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Correlated Random Effects

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Can we estimate the coefficient of gender while controlling for individual fixed effects? This sounds impossible as an individual’s gender typically does not vary and hence would be absorbed by individual fixed effects. However, Correlated Random Effects (CRE) may actually help.

At last year’s FMA Annual Meeting, I learned this CRE estimation technique when discussing a paper titled “Gender Gap in Returns to Publications” by Piotr Spiewanowski, Ivan Stetsyuk and Oleksandr Talavera. Let me recollect my memory and summarize the technique in this post.

Table of Contents

Random Intercept (Effect) Model

Consider a random intercept model for a firm-year regression, e.g., to examine the relationship between firm performance, R&D expense, and whether the firm is VC-backed,

yit=β0+β1xit+β2ci+μi+εit\begin{equation} y_{it} = \beta_0 + \beta_1 x_{it} + \beta_2 c_i + \mu_i + \varepsilon_{it} \end{equation}


We can estimate β0\beta_0, β1\beta_1, β2\beta_2 and μi\mu_i. Assuming that we’ve properly controlled for observable firm characteristics, β1\beta_1 tells the relationship between R&D expenditure and firm performance. β2\beta_2 tells the difference in firm performance between VC-backed and non-VC-backed firms.

However, we cannot rely on β2\beta_2 to assert whether VC-back firms have better or worse performance. The drawback here is that we are unable to exhaustively control for all other time-invariant firm attributes that correlate with both firm performance and VC investment, thereby leading to biased β2\beta_2 estimate due to omitted variables.

Similarly, our estimate of β1\beta_1 may also be biased if some omitted firm-specific and time-invariant attributes correlate with both R&D expenditure and firm performance.

Fixed Effect Model

If we subtract the “between” model

yˉi=β0+β1xˉit+β2ci+μi+εˉi\begin{equation} \bar{y}_{i} = \beta_0 + \beta_1 \bar{x}_{it} + \beta_2 c_i + \mu_i + \bar{\varepsilon}_{i} \end{equation}

from Equation (1), we have the fixed effect model in the demeaned form:

(yityˉi)=β1(xitxˉi)+(εitεˉi)\begin{equation} (y_{it} - \bar{y}_i) = \beta_1 (x_{it}-\bar{x}_i) + (\varepsilon_{it} - \bar{\varepsilon}_{i}) \end{equation}

The fixed effect model above removes the firm-level error μi\mu_i so that the within effect (or fixed effect) estimate of β1\beta_1 is unbiased even if E(μixit)0E(\mu_i|x_{it}) \ne 0. This helps a lot and is why most of the time we control for firm fixed effects when estimating firm-year regressions.

However, the firm-level variable cic_i is also removed. It is now impossible to estimate β2\beta_2 as in the random intercept model. In fact, we can no longer estimate the effect of any firm-level time-invariant attributes after controlling for firm fixed effects.

Hybrid Model

So, how to estimate both β2\beta_2 when firm fixed effects are controlled for?

The same question, if paraphrased differently, is how to estimate the within effect in a random intercept model.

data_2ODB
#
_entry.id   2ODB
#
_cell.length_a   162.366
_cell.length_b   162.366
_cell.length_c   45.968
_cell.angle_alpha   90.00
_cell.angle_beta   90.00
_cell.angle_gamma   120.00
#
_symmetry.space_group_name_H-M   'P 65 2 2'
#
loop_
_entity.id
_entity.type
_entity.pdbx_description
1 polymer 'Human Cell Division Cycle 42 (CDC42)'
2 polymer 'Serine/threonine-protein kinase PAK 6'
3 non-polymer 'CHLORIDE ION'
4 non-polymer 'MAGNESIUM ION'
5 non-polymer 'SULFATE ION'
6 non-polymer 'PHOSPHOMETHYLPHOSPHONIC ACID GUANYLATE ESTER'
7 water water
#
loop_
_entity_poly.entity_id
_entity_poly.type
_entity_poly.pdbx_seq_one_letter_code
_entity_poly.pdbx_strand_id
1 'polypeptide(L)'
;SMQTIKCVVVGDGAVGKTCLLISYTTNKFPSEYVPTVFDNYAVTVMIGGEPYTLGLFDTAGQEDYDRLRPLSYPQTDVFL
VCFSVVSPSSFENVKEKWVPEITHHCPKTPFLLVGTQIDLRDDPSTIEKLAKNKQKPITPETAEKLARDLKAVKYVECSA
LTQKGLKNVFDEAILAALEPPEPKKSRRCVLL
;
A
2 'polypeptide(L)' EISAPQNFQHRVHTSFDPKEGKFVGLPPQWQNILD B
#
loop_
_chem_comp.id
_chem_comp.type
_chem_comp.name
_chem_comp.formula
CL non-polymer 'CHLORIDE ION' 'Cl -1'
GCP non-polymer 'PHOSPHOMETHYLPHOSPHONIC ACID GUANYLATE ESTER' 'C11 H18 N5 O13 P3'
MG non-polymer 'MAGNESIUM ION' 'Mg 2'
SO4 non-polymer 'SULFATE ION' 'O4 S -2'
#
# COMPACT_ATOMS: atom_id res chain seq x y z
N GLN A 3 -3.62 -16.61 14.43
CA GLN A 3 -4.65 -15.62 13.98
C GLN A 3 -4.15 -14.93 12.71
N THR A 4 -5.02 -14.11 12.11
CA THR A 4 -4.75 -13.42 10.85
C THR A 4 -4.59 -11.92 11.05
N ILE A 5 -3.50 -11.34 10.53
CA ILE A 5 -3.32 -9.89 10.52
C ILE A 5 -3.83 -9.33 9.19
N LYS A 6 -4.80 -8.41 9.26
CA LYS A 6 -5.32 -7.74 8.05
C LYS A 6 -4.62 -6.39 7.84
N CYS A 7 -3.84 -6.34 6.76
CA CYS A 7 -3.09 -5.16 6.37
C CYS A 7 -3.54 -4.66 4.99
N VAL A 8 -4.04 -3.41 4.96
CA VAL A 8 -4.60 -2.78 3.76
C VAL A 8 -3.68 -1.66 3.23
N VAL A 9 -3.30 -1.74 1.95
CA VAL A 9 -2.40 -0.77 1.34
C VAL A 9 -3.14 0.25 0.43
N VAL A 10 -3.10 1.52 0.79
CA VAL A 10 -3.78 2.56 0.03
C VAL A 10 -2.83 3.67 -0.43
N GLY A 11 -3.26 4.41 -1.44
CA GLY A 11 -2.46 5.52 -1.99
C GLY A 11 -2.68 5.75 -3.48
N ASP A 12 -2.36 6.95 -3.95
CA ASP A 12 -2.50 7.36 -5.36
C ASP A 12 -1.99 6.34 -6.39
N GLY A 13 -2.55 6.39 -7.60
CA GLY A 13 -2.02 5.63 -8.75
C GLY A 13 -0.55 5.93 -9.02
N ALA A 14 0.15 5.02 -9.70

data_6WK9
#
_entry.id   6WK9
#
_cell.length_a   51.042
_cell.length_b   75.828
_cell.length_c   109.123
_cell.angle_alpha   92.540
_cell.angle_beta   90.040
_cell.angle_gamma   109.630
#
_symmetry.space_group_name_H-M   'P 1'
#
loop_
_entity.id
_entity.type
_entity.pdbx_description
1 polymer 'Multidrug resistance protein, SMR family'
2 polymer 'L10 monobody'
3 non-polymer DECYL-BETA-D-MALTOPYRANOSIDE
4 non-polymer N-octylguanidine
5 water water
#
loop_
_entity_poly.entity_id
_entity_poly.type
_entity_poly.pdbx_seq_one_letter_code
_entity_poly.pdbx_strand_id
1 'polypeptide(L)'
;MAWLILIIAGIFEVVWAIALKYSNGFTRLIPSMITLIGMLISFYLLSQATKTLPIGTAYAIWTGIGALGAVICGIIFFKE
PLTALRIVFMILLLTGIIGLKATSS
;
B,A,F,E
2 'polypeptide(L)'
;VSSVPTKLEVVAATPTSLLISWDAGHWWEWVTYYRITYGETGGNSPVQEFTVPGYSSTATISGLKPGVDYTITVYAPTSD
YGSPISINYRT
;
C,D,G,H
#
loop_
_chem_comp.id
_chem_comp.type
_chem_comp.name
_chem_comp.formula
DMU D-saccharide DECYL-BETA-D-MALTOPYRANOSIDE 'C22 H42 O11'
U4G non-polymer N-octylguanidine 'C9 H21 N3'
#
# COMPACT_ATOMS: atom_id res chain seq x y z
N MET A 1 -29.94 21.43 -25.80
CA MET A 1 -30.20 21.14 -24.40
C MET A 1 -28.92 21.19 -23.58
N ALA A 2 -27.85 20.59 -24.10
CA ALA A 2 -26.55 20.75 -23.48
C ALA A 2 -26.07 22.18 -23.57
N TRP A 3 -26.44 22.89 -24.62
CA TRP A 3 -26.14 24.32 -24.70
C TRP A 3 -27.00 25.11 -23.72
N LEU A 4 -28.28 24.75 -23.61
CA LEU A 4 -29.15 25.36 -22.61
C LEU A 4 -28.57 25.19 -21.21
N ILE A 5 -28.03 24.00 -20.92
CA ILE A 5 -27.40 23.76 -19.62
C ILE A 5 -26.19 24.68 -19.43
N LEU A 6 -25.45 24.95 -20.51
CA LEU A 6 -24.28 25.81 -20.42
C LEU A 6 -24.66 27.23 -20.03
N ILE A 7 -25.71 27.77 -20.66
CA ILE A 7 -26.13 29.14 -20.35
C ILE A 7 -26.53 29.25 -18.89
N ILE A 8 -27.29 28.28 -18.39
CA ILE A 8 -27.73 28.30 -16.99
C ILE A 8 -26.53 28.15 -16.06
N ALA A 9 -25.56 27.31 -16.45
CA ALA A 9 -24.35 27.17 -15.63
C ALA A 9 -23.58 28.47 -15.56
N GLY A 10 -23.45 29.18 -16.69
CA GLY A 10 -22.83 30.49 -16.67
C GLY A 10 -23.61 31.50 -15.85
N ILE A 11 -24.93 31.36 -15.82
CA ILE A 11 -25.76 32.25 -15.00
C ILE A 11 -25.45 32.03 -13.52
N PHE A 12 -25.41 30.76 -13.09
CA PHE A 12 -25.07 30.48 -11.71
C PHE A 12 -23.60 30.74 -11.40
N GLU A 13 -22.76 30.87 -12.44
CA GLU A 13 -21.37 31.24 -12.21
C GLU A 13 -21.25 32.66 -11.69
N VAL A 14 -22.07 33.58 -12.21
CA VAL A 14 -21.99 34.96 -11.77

Interestingly, we can decompose the firm-year level variable xitx_{it} into two components, a between component xˉi\bar{x}_i and a cluster component (xitxˉi)(x_{it}-\bar{x}_i), so that

yit=β0+β1(xitxˉi)+β2ci+β3xˉi+μi+εit\begin{equation} y_{it} = \beta_0 + \beta_1 (x_{it}-\bar{x}_i) + \beta_2 c_i + \beta_3 \bar{x}_i + \mu_i + \varepsilon_{it} \end{equation}

It is apparent that the β1\beta_1 estimate gives the within effect as in the fixed effect model, identical to β1\beta_1 in Equation (3).

Moreover, the firm-level variable cic_i is kept in the model and we can estimate β2\beta_2. The inclusion of cluster mean xˉi\bar{x}_i corrects the estimate of β2\beta_2 for between-cluster differences in xitx_{it}. Note that, however, for β2\beta_2 estimate to be unbiased, we still require E(μixit,ci)=0E(\mu_i|x_{it},c_i)=0 and μixit,ciN(0,σμ2)\mu_i|x_{it},c_i \sim N(0,\sigma^2_\mu).

Correlated Random Effect Model

A related model is correlated random effect model (Wooldridge 2010) that relaxes the assumption of zero correlation between the firm-level error μi\mu_i and firm-year variable xitx_{it}. Specifically, it assumes that μi=πxˉi+vi\mu_i=\pi\bar{x}_i + v_i, so Equation (1) becomes

yit=β0+β1xit+β2ci+μi+εit=β0+β1xit+β2ci+πxˉi+vi+εit\begin{align} y_{it} &= \beta_0 + \beta_1 x_{it} + \beta_2 c_i + \mu_i + \varepsilon_{it} \\ &= \beta_0 + \beta_1 x_{it} + \beta_2 c_i + \pi\bar{x}_i + v_i + \varepsilon_{it} \end{align}

By including the cluster mean xˉi\bar{x}_i, we can account for the correlation between the random effects μi\mu_i and the independent variable xitx_{it} and obtain consistent estimates of the coefficients. The inclusion of xˉi\bar{x}_i in the random intercept (effect) model makes the estimate for β1\beta_1 the same within effect (fixed-effect) estimate as in Equation (4).

Of course, as the time-invariant firm-specific attribute cic_i remains in the model, we can estimate β2\beta_2 as in the hybrid model.


Note that there are many caveats for estimating CRE.

To be discussed.

Further Readings

This post is based on Within and between Estimates in Random-Effects Models: Advantages and Drawbacks of Correlated Random Effects and Hybrid Models.

Some other suggested readings include: